Now the last one should also understand why encryption (HTTPS) is so important! Even if it is already used a lot, you will figure that many websites still work without encryption.

Getting started with Metasploit

Many tutorials about Metasploit are available on internet (as well many books and trainings), but most of them confusing beginners. My intention with the following content is to create a simple environment (via Docker) and to show the use of this. In order not to make it too boring, I also show some important basics for Metasploit itself.


Learn how to create and use a simple training environment as well as learn first basic metasploit commands.


Docker (latest) installed

Prepare environment

As mentioned already we will use Docker. The benefits here are this does not need installations and no local installed Anti-virus tool does disturb and complain.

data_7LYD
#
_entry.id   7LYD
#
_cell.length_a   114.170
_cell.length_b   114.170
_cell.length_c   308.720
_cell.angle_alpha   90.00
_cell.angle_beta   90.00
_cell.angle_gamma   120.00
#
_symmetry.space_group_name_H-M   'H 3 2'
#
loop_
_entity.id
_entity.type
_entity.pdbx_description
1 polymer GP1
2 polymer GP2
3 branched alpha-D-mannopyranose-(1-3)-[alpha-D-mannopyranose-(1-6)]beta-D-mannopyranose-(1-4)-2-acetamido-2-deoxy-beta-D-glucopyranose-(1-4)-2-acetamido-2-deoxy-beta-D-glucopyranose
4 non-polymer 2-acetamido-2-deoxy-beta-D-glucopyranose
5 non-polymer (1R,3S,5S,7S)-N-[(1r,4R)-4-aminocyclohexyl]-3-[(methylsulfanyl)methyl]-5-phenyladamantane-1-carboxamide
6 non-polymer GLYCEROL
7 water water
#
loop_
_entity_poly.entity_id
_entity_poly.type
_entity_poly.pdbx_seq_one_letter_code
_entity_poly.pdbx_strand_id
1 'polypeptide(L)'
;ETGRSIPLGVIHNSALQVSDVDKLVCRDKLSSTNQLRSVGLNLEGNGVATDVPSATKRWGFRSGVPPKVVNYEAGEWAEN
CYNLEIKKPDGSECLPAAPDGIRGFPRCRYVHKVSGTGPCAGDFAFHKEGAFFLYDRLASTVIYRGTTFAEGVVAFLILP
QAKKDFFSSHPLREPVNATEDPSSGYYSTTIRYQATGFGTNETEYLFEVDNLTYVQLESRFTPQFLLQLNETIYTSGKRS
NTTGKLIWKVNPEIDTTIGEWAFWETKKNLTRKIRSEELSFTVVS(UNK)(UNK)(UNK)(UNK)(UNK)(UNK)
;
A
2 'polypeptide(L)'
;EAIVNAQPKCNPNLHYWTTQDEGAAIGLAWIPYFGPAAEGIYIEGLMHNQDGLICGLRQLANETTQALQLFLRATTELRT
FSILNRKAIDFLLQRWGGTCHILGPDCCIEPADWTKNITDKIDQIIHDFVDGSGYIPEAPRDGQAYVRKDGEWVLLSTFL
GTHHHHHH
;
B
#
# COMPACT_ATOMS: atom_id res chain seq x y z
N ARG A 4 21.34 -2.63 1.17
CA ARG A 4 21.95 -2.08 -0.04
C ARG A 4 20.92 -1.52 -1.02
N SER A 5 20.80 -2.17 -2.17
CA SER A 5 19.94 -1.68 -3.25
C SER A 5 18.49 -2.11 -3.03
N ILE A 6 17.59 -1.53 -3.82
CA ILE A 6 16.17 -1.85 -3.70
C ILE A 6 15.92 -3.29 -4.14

# create working directory and change location
$ mkdir -p ~/Projects/Metasploit/msf && cd ~/Projects/Metasploit

# list directories/files (optional)
$ tree .

# create network
$ docker network create --subnet= metasploit

# check created network (optional)
$ docker network ls --filter driver=bridge --no-trunc

# run postgres container
$ docker run -d --name postgres --ip --network metasploit -e POSTGRES_PASSWORD=postgres -e POSTGRES_USER=postgres -e POSTGRES_DB=msf -v "$(pwd)/msf/database:/var/lib/postgresql/data" postgres:11-alpine

# show logs (optional)
$ docker logs postgres

# run metasploit container
$ docker run --name metasploit --ip --network metasploit -it -v "$(pwd)/msf/user:/home/msf/.msf4" -p 8443-8500:8443-8500 metasploitframework/metasploit-framework ./msfconsole

# list latest created containers (optional in different tty)
$ docker ps -n 2

Connect database

In this environment we need to connect the Postgres database manually.

# check database status (optional)
msf5 > db_status

# connect (if broken)